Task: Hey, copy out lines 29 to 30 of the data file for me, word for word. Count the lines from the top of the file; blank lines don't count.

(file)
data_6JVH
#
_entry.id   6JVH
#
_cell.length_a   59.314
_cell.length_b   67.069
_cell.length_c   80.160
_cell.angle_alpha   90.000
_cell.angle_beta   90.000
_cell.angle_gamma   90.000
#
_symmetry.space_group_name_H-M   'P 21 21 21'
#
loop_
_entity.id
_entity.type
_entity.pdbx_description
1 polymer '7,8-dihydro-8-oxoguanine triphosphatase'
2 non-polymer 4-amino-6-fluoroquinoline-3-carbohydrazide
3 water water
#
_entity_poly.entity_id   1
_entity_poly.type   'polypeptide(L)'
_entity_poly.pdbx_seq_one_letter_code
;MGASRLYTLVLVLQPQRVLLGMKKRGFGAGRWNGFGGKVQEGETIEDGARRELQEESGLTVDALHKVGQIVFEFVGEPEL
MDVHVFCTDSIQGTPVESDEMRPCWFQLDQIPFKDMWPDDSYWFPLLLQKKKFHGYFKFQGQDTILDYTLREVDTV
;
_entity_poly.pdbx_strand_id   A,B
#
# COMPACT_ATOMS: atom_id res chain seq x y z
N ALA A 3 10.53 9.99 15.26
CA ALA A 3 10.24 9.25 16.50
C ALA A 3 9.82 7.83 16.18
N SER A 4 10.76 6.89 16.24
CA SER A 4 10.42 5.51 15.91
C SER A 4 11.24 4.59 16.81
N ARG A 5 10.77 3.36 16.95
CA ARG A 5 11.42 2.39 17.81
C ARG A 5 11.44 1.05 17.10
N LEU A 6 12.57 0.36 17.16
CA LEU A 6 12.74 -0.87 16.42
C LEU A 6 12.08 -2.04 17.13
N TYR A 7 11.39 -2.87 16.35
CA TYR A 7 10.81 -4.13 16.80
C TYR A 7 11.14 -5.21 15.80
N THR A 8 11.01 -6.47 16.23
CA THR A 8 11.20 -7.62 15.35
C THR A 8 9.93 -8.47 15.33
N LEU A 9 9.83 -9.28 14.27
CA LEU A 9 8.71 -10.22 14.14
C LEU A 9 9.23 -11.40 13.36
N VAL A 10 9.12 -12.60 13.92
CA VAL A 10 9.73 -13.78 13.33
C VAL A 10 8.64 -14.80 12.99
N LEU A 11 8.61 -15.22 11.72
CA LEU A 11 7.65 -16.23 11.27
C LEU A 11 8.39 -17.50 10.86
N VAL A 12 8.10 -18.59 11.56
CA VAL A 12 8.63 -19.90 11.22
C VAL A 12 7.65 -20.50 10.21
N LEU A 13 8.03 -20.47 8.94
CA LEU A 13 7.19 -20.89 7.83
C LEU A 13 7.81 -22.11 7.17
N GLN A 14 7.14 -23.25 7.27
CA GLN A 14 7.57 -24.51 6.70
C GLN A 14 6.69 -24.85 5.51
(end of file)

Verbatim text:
#
# COMPACT_ATOMS: atom_id res chain seq x y z